Looking Back at 2014
Transportation was a hot topic with state legislatures in 2014, with 66 bills introduced across the country. Over twenty transportation-related bills were approved, with funding legislation approved in 11 states. Of those states, both Rhode Island and New Hampshire passed state gas tax increases. Eight statewide transportation ballot measures were put before voters, with five measures increasing transportation investment approved. Twenty-three additional bills are pending action as states approach the 2015 legislative session.
To learn more about 2014 state transportation legislation, read our latest State Transportation Funding Initiatives Monthly Report here: http://www.transportationinvestment.org/category/state-funding-initiatives-report/
States Talking About Transportation Funding Increases in 2015
Alabama: Governor Robert Bentley (R) announced December 13 a $508.5 million state highway bond issue to be released in 2015.
Connecticut: Governor Dannel P. Malloy (D) announced his intention to make transportation a priority in the upcoming 2015 legislative session during a December 10 speech at the forum “Getting to Work: Transportation and Job Access for the 21st Century.”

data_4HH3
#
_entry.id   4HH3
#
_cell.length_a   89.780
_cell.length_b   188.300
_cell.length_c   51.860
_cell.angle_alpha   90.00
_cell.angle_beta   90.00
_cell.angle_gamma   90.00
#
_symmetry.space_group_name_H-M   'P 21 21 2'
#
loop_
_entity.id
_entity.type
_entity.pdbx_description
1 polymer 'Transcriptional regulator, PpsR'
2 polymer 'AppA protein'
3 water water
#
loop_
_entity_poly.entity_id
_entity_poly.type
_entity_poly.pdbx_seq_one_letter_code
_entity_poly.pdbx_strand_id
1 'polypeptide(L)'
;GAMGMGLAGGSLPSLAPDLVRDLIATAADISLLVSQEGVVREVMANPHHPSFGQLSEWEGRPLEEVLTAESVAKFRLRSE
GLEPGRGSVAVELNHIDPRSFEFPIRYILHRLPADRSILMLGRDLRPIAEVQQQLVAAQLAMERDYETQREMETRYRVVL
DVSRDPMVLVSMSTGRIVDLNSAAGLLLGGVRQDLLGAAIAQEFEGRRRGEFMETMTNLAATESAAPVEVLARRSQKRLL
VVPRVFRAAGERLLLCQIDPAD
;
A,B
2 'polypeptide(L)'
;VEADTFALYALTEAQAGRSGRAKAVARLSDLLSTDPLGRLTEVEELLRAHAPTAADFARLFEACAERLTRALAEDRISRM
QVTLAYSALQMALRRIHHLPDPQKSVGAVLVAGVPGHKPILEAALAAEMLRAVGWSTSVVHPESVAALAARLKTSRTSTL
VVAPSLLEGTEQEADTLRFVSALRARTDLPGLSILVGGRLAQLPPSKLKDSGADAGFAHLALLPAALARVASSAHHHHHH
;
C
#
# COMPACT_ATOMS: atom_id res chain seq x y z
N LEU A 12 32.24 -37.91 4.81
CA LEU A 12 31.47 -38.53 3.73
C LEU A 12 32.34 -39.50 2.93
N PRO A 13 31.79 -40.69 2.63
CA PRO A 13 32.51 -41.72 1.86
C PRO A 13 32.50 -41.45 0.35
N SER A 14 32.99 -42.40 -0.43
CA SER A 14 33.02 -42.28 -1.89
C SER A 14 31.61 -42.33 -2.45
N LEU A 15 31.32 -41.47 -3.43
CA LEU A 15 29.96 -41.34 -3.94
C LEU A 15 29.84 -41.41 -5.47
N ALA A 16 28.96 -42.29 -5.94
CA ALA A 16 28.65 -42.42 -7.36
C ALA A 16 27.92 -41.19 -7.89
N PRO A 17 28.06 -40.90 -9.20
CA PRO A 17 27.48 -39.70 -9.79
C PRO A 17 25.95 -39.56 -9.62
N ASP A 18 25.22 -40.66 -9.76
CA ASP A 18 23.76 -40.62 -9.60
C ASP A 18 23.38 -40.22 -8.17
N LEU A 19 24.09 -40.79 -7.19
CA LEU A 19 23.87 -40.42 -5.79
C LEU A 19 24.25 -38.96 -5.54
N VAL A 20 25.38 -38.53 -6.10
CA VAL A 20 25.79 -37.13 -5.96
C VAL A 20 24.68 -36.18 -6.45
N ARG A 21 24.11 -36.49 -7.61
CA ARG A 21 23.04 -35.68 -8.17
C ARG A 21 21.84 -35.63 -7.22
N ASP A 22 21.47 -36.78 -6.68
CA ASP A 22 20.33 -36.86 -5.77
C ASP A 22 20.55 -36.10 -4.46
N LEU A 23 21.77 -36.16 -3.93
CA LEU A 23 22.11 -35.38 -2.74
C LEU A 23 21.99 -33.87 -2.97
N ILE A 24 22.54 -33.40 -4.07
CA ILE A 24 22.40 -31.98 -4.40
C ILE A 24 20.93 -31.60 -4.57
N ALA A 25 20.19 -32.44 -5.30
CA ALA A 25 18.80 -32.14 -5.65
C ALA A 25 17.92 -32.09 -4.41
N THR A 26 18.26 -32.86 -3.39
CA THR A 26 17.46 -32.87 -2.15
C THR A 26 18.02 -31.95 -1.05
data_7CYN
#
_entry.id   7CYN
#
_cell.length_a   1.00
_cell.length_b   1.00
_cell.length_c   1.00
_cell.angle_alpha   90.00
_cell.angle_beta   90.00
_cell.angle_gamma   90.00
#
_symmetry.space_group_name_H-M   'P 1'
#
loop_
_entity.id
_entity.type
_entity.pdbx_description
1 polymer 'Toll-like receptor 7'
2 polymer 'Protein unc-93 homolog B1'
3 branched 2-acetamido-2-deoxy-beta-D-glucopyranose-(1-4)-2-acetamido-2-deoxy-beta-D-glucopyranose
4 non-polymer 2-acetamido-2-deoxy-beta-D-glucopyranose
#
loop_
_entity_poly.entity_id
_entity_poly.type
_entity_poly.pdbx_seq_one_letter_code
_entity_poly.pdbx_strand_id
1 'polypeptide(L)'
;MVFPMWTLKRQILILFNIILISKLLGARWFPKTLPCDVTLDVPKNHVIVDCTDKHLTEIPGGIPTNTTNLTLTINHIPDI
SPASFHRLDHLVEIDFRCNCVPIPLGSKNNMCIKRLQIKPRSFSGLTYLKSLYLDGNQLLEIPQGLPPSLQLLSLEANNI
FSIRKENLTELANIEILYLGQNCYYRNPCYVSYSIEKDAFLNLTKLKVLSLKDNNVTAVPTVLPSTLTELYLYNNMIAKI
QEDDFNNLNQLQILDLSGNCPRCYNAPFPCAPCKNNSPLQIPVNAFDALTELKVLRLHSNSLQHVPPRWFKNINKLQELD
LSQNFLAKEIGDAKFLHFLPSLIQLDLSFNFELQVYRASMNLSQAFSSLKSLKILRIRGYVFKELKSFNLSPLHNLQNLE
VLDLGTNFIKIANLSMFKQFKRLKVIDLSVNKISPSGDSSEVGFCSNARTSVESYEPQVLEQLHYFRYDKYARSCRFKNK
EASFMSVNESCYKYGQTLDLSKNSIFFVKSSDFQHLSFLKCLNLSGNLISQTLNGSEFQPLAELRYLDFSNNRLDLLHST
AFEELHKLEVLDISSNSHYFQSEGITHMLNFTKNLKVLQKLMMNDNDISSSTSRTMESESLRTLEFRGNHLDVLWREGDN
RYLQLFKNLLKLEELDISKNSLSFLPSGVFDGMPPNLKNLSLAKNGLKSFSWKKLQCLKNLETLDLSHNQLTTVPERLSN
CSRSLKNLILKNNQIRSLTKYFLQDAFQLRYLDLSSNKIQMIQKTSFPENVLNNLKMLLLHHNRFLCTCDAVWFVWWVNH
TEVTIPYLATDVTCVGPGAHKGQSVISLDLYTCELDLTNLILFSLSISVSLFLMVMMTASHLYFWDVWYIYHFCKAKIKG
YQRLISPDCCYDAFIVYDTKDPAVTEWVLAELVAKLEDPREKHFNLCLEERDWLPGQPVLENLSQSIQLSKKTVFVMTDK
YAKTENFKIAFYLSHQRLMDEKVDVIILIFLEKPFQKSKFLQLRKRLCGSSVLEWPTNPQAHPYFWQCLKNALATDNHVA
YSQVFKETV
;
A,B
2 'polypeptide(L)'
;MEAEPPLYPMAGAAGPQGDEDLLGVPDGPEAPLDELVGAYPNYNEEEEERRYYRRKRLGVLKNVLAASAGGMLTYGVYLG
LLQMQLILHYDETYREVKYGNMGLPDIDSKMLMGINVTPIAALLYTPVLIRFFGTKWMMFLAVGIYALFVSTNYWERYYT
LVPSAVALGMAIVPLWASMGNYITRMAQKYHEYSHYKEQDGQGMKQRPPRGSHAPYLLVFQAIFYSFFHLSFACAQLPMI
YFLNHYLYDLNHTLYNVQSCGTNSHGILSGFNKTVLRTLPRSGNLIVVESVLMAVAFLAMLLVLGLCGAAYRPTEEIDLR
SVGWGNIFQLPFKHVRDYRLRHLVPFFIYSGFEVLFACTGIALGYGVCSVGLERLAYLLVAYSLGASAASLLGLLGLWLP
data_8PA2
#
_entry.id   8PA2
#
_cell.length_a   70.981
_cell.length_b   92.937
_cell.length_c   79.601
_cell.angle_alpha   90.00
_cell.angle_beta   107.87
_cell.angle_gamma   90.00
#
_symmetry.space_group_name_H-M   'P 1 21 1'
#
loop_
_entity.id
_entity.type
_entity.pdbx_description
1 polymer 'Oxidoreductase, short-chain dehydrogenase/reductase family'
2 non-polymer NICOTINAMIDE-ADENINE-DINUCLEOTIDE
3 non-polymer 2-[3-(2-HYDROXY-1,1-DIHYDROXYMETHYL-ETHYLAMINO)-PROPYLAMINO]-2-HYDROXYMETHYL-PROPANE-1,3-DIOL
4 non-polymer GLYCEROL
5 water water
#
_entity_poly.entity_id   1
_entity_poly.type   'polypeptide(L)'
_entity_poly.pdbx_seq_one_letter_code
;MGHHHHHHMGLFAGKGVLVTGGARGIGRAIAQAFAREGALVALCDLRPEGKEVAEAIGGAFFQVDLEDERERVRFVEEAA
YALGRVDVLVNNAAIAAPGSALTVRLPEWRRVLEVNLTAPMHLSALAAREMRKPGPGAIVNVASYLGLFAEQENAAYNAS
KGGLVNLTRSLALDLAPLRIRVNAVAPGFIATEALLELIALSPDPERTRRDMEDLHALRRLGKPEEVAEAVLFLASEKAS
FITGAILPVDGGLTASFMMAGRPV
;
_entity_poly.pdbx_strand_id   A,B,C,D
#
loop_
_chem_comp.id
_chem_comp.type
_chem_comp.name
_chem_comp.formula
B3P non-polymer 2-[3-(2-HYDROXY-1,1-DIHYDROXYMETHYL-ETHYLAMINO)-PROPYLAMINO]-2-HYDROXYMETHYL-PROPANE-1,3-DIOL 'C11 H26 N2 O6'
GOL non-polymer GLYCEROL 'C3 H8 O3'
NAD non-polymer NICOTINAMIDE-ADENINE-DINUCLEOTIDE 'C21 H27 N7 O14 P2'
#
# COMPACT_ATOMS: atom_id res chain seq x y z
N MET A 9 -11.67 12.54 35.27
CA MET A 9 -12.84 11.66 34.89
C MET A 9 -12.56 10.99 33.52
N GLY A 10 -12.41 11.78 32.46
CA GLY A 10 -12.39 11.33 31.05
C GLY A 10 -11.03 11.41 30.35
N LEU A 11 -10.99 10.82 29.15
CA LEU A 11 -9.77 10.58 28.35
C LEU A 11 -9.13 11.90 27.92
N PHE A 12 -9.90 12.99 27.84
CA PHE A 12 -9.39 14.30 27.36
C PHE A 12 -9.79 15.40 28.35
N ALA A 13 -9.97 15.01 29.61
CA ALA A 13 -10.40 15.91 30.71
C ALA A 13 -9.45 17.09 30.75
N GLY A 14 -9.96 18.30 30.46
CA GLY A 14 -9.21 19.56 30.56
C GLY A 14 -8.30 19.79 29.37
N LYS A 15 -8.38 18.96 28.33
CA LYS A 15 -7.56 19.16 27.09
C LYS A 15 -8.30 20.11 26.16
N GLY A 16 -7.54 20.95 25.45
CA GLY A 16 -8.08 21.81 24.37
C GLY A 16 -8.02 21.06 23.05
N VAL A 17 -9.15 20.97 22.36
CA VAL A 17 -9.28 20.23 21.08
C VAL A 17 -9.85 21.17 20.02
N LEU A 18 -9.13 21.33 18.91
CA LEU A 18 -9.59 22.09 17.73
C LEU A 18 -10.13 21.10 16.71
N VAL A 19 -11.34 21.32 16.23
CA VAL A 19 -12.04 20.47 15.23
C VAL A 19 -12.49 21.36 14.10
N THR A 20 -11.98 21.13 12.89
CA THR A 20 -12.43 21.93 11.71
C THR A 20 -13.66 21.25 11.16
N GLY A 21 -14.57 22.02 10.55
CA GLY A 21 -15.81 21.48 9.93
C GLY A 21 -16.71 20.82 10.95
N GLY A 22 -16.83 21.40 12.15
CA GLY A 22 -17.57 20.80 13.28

Georgia: A legislative committee assigned to analyze and find solutions to the state’s transportation funding shortfall is expected to present several recommendations to the General Assembly in January. Several state lawmakers have predicted transportation will be the focus of the upcoming 2015 legislative session.
Idaho: Several Idaho legislators have voiced their opinion that transportation funding will be a critical topic in 2015, with several options under consideration.
Iowa: Governor Terry Brandstad (R) November 6 declared that increasing funding for the state’s road-use tax fund a top priority during the 2015 legislative session. House Transportation Committee Vice Chairman Brian Moore (R-Bellevue) and Senate Transportation Committee Chairman Tod Bowman (D-Maquoketa) agreed the state fuel tax would be the primary focus when the Legislature convenes.